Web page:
Pixel 3 Demo File
Download from this page on GrabCad.com.
Phone 3D Models
Websites with CAD data can vary greatly. The following three sites are what I often search for first when looking for existing CAD data to build from or reverse engineer.
- Grabcad.com (best for finding STEP files or other native formats).
- Thangs.com (best for general models, and creativity, including many for 3D printing)
- Thomasnet (best for gears, mechanisms, and more)
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Recommended Flexible Filament (TPU)
PLA and ABS will not work well for 3D printing a phone case, unless your simply printing it for fun. If you’d like a functional phone case, you’ll want to purchase a flexible TPU filament. I recommend Polymaker TPU-95A. Out of all the flexible filaments I’ve used over the years, Polymaker has proven to print with the best results and the least amount of fuss.
That said, printing TPU is typically more challenging than PLA. You’ll want to lower your cooling fan speed to ~20%, and up your printing temperature to 230 degrees Celsius. The first few layers are very critical as TPU does not always stick well to all build platforms. Consider using blue painter’s tape or a glue stick on a glass build plate if you have issues with the filament sticking.
For any other troubleshooting – please ask in the PDO Community.
Welcome to Day #10 of Learn Fusion 360 in 30 Days. I’m Kevin Kennedy,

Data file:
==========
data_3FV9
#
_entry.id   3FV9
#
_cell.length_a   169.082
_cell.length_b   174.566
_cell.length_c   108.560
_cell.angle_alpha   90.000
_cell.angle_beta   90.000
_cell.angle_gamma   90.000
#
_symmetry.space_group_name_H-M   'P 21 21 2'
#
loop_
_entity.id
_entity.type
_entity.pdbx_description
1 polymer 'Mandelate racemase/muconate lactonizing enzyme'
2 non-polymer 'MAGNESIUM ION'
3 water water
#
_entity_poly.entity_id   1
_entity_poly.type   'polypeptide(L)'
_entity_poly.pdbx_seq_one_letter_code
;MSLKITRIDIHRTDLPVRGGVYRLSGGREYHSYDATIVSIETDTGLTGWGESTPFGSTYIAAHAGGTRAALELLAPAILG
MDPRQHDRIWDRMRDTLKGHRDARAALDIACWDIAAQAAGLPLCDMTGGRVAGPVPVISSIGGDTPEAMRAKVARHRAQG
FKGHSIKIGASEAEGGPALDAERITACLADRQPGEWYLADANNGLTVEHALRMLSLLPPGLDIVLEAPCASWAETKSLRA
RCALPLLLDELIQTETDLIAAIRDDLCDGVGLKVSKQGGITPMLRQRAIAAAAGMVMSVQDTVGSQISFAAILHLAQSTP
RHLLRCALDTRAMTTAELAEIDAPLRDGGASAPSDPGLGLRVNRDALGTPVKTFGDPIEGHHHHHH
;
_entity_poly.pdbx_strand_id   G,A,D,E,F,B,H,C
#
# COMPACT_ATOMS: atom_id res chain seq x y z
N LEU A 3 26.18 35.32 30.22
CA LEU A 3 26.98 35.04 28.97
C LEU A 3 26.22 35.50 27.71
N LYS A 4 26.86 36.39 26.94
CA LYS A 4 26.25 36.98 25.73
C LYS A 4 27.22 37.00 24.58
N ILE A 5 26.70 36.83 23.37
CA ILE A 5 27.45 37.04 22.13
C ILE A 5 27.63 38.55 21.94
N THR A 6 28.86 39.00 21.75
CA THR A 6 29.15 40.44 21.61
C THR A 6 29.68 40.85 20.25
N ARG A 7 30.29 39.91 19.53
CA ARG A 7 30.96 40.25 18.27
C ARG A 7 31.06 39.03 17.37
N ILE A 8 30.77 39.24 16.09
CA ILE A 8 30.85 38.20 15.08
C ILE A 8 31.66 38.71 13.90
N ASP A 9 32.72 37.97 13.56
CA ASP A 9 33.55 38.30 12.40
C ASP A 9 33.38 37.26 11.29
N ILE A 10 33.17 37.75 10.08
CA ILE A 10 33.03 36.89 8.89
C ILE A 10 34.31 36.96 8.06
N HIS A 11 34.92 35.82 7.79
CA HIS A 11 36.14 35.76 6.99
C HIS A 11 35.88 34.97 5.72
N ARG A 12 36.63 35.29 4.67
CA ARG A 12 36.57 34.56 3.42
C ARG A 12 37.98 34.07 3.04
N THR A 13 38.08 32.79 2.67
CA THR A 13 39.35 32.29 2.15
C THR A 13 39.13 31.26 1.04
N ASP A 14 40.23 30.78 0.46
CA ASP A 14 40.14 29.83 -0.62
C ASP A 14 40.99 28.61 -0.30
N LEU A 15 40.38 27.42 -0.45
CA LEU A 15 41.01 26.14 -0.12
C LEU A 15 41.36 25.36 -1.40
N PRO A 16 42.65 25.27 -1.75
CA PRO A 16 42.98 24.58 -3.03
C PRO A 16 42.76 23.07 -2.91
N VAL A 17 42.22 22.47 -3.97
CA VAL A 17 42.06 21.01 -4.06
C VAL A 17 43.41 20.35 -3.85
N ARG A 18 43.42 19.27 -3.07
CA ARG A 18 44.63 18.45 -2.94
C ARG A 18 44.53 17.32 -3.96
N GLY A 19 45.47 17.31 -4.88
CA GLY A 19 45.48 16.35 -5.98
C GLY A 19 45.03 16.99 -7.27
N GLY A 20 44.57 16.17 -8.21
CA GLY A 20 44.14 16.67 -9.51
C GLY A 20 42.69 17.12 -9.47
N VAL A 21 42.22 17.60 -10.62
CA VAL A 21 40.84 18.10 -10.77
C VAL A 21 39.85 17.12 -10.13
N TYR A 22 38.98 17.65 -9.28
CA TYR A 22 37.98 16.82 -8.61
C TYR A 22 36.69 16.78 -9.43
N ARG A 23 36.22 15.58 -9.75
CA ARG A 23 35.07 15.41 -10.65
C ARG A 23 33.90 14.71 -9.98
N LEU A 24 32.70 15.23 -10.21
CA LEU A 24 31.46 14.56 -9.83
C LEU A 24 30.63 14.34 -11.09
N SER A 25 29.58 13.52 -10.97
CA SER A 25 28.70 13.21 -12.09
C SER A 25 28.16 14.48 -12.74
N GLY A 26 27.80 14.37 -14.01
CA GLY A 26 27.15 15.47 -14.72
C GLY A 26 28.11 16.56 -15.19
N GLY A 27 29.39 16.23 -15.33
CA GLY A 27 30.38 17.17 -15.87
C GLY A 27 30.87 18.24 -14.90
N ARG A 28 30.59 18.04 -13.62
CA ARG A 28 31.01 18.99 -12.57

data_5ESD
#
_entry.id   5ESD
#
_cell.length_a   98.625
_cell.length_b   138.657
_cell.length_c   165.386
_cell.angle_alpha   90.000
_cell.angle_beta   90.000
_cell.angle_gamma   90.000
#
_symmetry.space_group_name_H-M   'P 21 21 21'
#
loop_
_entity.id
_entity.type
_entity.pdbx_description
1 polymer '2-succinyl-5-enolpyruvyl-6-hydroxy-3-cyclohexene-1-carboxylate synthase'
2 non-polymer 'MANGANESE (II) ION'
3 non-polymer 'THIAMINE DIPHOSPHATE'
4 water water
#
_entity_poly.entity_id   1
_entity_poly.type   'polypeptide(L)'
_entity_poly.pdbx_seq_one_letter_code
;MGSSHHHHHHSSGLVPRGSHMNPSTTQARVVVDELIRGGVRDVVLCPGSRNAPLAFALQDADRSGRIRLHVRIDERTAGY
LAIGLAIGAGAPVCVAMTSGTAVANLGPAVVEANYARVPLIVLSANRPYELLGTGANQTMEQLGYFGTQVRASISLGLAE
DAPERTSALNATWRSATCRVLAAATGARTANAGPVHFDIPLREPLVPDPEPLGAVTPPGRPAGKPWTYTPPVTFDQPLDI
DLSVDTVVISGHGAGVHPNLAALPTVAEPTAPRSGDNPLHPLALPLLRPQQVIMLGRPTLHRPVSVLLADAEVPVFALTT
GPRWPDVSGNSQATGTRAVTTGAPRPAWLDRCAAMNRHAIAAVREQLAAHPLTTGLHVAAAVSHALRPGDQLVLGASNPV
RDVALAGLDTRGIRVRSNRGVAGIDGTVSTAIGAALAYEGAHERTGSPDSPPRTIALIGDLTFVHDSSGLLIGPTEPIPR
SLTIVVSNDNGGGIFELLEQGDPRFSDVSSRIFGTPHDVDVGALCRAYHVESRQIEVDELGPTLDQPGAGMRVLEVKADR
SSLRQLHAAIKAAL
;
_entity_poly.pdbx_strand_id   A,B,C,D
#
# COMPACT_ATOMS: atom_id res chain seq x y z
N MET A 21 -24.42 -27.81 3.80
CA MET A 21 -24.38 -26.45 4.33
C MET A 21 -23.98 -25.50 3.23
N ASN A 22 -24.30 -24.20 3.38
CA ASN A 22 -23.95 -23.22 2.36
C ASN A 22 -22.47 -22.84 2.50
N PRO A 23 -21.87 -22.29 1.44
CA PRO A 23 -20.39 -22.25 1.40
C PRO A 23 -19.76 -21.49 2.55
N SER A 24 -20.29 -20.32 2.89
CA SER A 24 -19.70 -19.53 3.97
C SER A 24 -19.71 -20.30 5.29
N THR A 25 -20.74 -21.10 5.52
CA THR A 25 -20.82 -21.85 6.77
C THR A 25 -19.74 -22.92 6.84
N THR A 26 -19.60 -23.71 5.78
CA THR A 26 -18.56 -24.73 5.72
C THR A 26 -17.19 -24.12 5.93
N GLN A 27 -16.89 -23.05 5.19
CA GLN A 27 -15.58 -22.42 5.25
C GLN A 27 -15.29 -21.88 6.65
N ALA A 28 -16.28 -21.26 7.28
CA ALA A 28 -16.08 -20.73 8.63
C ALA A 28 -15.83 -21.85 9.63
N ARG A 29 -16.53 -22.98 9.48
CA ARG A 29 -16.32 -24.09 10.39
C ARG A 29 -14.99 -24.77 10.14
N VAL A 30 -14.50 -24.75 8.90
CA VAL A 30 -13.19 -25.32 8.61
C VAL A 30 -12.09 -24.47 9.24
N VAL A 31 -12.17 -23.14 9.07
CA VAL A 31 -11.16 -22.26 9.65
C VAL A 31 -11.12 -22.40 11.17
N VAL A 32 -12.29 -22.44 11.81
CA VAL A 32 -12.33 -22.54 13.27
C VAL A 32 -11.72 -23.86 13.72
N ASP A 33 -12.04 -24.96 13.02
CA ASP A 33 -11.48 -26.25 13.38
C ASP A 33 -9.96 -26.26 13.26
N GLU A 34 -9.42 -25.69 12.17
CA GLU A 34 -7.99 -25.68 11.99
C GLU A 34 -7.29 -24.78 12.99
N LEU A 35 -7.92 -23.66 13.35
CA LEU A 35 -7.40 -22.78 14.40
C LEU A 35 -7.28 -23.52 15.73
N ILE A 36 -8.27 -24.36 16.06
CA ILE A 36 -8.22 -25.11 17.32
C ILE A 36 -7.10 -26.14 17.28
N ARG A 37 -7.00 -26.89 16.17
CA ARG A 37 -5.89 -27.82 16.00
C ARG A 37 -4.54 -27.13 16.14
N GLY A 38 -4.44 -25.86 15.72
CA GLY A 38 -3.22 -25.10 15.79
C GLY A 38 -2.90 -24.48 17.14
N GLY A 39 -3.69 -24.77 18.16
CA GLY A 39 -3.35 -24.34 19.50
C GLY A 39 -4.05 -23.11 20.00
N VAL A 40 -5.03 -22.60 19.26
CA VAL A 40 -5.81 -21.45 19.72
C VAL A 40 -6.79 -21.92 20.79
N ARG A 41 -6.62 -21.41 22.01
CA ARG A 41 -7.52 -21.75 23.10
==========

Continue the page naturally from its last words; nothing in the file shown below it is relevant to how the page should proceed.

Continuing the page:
and today we’ll create a custom phone case while Sweeping sketch profiles around existing 3D models.
To get started, you can almost always find a free 3D model of popular smartphones online, which will help us quickly build the phone case.
I recommend starting with GrabCAD.com, and I’ve placed more recommendations in the video description.
You’ll want to find a STEP file when a native Fusion 360 file isn’t available. The STEP format is a widely used data exchange format accepted by many CAD programs. Most importantly, it’s a solid BREP body that we can leverage in Fusion 360.
In Fusion 360, we’ll use File > Open to import the design from our local computer. Select the file and “Open” it.
Any imported STEP files will place you in Direct modeling mode, which means the parametric timeline is turned off.
Right-click on the “Root” or “Top-level” component and select “Capture Design History.”
The parametric timeline is now turned on and will record each feature.
You’ll also want to right-click on the body and “Create Components from Bodies,” as this will let us use Joints and additional workflows.
The orientation is a common problem with imported geometry. We can quickly fix this by applying a Joint to the back of the phone and our Center Origin. Now the phone is lying flat on the table.
Every phone will have some differences, but we’ll look at the core workflow to quickly create a 3D Printable phone case.
We’ll start by Sweeping a shape around the edge of the phone.
Let’s first create a New Component for the Phone Case. We can rename the components. Make sure the Phone Case component is active.
We’ll activate “Create Sketch” and select our origin plane.
Instead of manually tracing the edge of the phone, we can use the Project command to project existing edges into our sketch. Activate “Project” with the shortcut letter P.
We can then select the edges of the phone, being careful not to select the faces of 3D bodies. There appear to be four edges with this file as they’re divided by these cutouts in the phone model.
Click OK once complete.
Hiding the Phone component will help us see this. Remember, Projected geometry is Purple, which reminds us it’s referencing existing 3D bodies.